Thirty-five years after it was mercifully euthanized, the Chevrolet Chevette remains synonymous with crappy motoring. The Chevette may have been humble and horrible, but it was also one of the most significant cars in General Motors history. It marked a major turning point in GM’s fortunes, the company’s first acknowledgement that the world was changing in ways it didn’t yet understand.
Chevrolet Chevette: Cure for a Corporate Emergency
Like the rest of Detroit, GM had steadfastly avoided making subcompact cars—”Mini-cars, mini-profits,” as Henry Ford II so eloquently put it—but the 1973-74 energy crisis changed all that. GM’s corporate average fuel economy was 12 mpg, worst in the industry. Big car sales dried up instantly and General Motors’ market share dropped to 42 percent, lowest since World War II.
“We were in deep trouble,” GM chairman Pete Estes later recounted. “It was an emergency as far as we were concerned, and we decided we had to move fast, just like a war.” None of the smaller cars in GM’s product pipeline could be ready in time for the 1976 model year, so GM took steps that were unprecedented in its corporate history.
The first departure from the norm was the decision to build a small, basic car. Why was that so remarkable? Because up until now, GM simply didn’t do basic cars. Alfred Sloan had built GM into the world’s largest and most powerful corporation specifically by making nicer alternatives to Henry Ford’s basic cars. GM’s previous import fighters, the Corvair and Vega, were small but not basic, with styling and technology designed to position them above the imports rather than competing head-on.
A Problem That Detroit Couldn’t Solve
The second monumental decision was to use a foreign design. GM was already importing Opels from Germany and Chevrolet LUV pickups from Isuzu, but these were small vehicles intended for fringe buyers. The new small car was to be a major player in GM’s strategy, and it was unheard of that such a significant car should have its genesis anywhere but Detroit.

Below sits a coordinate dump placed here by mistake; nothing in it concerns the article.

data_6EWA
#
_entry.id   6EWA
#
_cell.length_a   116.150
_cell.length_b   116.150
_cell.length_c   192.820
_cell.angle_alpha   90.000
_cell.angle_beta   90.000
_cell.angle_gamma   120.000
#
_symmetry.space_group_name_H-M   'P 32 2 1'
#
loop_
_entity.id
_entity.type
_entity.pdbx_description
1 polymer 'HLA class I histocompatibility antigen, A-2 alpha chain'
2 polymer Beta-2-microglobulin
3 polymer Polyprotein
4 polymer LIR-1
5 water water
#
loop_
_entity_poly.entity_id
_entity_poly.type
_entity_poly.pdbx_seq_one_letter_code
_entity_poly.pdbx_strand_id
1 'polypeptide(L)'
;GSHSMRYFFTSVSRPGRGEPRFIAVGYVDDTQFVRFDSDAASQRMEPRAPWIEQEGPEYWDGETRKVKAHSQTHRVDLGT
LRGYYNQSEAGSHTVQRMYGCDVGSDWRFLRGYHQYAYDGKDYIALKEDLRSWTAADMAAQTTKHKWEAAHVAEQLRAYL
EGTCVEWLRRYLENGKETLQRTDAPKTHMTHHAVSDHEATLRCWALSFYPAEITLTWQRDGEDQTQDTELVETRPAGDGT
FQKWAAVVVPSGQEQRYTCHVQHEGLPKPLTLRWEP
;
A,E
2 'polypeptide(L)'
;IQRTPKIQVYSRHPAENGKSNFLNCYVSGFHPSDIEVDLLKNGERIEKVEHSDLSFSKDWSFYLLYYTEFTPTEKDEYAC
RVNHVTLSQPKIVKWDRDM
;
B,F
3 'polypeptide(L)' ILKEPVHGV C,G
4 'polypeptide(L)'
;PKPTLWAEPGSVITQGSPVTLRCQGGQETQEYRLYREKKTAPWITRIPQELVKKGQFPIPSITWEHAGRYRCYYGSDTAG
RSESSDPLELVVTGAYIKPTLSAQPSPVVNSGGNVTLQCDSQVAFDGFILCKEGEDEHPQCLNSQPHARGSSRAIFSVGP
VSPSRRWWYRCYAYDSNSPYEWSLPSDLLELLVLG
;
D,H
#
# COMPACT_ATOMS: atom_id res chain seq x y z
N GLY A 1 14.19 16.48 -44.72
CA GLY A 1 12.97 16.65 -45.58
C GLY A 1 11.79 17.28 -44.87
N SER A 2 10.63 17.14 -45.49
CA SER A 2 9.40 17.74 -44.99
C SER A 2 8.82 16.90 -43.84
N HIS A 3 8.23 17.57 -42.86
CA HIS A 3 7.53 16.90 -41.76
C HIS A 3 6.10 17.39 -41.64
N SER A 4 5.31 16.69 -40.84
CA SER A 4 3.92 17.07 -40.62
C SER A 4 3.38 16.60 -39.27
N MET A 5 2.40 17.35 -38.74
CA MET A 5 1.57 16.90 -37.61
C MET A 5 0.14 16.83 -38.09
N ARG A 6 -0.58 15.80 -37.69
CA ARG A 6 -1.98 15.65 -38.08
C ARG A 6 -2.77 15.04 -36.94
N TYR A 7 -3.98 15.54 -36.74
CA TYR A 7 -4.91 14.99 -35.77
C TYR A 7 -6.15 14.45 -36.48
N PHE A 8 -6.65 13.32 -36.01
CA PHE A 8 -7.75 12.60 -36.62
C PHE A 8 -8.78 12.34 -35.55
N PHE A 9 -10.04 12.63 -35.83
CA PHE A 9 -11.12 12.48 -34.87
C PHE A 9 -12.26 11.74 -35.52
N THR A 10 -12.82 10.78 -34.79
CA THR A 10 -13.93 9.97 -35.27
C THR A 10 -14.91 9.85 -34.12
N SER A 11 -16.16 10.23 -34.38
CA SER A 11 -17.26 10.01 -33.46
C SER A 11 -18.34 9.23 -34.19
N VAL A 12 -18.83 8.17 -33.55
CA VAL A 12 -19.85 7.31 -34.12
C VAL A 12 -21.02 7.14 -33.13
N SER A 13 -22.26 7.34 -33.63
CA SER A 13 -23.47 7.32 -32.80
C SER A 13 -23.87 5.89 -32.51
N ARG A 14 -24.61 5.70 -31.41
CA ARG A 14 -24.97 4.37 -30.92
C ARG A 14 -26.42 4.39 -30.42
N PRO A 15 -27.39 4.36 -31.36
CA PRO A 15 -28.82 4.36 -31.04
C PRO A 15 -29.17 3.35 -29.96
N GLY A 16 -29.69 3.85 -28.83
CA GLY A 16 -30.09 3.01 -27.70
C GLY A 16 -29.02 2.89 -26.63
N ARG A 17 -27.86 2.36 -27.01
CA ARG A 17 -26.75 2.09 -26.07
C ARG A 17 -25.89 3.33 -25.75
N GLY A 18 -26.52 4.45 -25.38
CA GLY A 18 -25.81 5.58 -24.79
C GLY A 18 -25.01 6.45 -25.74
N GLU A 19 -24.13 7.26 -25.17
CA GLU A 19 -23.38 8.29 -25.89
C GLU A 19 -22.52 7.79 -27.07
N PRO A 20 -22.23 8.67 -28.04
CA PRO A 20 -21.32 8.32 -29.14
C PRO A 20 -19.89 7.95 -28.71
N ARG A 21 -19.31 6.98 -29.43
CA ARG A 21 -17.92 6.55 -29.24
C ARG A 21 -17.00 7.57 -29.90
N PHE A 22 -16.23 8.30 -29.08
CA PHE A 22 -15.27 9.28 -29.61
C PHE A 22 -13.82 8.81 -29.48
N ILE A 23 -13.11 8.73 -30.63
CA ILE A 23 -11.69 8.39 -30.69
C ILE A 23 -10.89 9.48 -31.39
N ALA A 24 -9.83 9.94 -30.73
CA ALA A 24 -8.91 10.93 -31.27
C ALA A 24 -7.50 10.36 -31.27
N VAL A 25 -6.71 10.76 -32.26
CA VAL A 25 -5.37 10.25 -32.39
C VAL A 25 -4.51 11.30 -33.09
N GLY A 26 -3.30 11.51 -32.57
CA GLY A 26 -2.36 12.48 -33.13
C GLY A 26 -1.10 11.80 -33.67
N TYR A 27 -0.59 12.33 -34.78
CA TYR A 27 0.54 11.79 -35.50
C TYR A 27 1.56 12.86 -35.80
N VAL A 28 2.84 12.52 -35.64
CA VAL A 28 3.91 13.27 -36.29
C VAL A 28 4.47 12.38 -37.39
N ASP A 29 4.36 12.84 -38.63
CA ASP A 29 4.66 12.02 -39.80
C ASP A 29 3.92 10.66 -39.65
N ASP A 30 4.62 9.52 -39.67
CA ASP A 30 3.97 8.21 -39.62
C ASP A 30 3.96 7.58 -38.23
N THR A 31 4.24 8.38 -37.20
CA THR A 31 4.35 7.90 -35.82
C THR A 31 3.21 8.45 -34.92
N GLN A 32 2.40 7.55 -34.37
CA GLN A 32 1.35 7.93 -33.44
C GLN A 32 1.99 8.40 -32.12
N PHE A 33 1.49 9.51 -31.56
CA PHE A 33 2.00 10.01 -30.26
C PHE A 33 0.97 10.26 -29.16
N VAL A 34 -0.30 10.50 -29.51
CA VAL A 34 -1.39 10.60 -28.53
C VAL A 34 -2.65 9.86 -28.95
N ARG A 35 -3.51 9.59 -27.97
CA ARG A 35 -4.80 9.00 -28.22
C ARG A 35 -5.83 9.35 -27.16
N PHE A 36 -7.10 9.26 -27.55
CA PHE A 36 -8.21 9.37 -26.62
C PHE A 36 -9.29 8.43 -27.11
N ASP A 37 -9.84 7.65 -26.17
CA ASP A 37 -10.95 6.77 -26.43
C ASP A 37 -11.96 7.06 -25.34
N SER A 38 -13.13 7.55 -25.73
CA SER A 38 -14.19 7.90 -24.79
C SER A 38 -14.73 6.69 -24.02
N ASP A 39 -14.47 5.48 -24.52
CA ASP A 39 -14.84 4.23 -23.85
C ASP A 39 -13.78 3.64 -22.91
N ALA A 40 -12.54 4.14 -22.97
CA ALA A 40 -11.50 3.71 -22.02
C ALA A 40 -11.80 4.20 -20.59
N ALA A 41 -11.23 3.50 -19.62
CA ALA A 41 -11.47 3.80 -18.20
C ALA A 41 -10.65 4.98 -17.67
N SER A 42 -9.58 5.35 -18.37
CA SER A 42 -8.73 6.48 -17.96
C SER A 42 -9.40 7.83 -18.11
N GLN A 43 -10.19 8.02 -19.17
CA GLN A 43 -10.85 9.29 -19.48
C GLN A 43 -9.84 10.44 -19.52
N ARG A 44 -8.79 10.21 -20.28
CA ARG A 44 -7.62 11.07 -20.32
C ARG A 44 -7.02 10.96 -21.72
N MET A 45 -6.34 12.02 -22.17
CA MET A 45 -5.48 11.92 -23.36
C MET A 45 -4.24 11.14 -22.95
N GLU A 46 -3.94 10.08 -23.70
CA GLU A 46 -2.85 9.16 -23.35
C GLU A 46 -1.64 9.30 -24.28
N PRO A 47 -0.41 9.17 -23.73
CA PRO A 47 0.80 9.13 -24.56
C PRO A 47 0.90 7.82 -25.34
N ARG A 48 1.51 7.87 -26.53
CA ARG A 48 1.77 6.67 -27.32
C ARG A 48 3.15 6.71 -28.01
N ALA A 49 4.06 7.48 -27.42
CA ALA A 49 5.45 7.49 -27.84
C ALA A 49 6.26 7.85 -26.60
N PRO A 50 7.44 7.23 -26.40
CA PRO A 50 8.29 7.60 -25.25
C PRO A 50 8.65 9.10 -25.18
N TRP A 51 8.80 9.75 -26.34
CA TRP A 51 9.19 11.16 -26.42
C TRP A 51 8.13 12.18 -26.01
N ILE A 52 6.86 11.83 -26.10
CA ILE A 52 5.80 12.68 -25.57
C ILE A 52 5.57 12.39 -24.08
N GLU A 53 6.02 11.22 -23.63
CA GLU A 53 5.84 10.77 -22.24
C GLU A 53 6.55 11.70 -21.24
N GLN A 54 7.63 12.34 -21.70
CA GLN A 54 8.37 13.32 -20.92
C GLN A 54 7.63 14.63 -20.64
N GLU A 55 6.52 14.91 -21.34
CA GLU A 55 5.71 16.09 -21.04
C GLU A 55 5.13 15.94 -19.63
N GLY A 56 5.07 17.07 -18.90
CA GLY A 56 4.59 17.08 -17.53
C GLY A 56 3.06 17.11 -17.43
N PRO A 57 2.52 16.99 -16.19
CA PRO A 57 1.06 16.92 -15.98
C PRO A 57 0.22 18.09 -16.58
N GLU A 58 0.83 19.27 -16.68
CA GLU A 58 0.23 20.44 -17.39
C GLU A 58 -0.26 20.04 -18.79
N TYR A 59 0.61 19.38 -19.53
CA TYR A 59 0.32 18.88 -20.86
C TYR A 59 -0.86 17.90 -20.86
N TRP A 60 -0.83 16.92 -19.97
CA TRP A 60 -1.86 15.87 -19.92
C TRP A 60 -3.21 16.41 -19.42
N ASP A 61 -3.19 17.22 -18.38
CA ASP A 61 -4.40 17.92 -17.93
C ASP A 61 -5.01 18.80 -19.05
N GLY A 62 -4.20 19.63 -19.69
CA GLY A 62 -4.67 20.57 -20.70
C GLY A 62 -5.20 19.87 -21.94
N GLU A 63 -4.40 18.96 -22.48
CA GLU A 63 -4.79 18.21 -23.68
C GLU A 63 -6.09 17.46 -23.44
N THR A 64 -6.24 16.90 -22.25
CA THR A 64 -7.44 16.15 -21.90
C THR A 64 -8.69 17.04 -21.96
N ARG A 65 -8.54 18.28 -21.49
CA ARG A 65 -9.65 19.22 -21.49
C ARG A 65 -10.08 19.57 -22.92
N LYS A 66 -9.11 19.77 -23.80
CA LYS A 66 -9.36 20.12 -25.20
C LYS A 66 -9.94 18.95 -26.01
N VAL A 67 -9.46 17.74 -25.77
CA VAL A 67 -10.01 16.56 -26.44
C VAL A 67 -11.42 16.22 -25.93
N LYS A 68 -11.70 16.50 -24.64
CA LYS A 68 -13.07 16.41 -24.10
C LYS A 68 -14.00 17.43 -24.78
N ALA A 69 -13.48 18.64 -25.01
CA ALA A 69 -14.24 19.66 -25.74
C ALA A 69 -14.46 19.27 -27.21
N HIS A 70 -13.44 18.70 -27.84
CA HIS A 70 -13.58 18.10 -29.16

GM turned to a project known as the T-car, which was nearing completion of its development by Opel and GM do Brasil. The T was supposed to be GM’s first “world car.” First conceived at a 1970 meeting of GM’s overseas division—a meeting that took place in Detroit, of course—the T would launch in Brazil as the Chevrolet Chevette, then spread to Europe (Opel Kadett/Vauxhall Chevette), Argentina (Opel K180), Japan (Isuzu Gemini), South Korea (Saehan Gemini), and Australia (Holden Gemini), with each version customized for each market. As originally conceived, the only part of the world where the “world car” would not appear was the part of the world GM called home.
The crash decision to transform the foreign T-car into a Chevrolet was a surprise to all, even GM internals. When the first blueprints arrived in Detroit, no one could read them as everything was written in German and Portuguese. We at MotorTrend were so intrigued (and surprised) at the Chevette’s origin story that we featured it on our cover for the October 1975 issue.
Having been badly stung by the quality problems of the Chevrolet Vega, GM assigned John Mowrey, who had worked with Isuzu in Japan on its version of the T-car, as the chief engineer for the Chevrolet Chevette. The American version was reworked from bumper-to-bumper, particularly to avoid the Vega’s rust problems, and it was made ready in a remarkably short 18 months.
Chevette Is a Contender—Briefly
While the Chevette’s rear-wheel-drive and solid rear axle sound archaic to modern car fans, the contemporary Datsun B210 and Toyota Corolla used similar architecture The Chevette did have some novel engineering features, including progressive-rate rear springs and an overhead-camshaft engine. Chevrolet developed 1.4- and 1.6-liter versions of 52 and 60 horsepower respectively. The larger engine was contrived in the vain hopes of running an air conditioner and an automatic transmission, the latter the specially developed (and soon-to-be-dreaded) Turbo Hydramatic THM-200.
The 1976 Chevette hit Chevy dealerships in 1975, with the stripped-down two-seat Chevette Scooter listing for $2,899, $500 less than the cheapest Nova. We pitted a Chevette against the market-leading Datsun B210 and the new-and-novel Renault 5, and it proved competitive, if not stellar. The Chevette’s 1.6-liter engine was excruciatingly slow: 0-60 took 19.7 seconds, while the Datsun and Renault did it in the low 17s. Acceleration was hampered by our test car’s 4.11:1 rear axle, which necessitated shifting up to fourth gear to make 60, but the low gearing couldn’t help its agonizing 50-70 passing time of 17.1 seconds.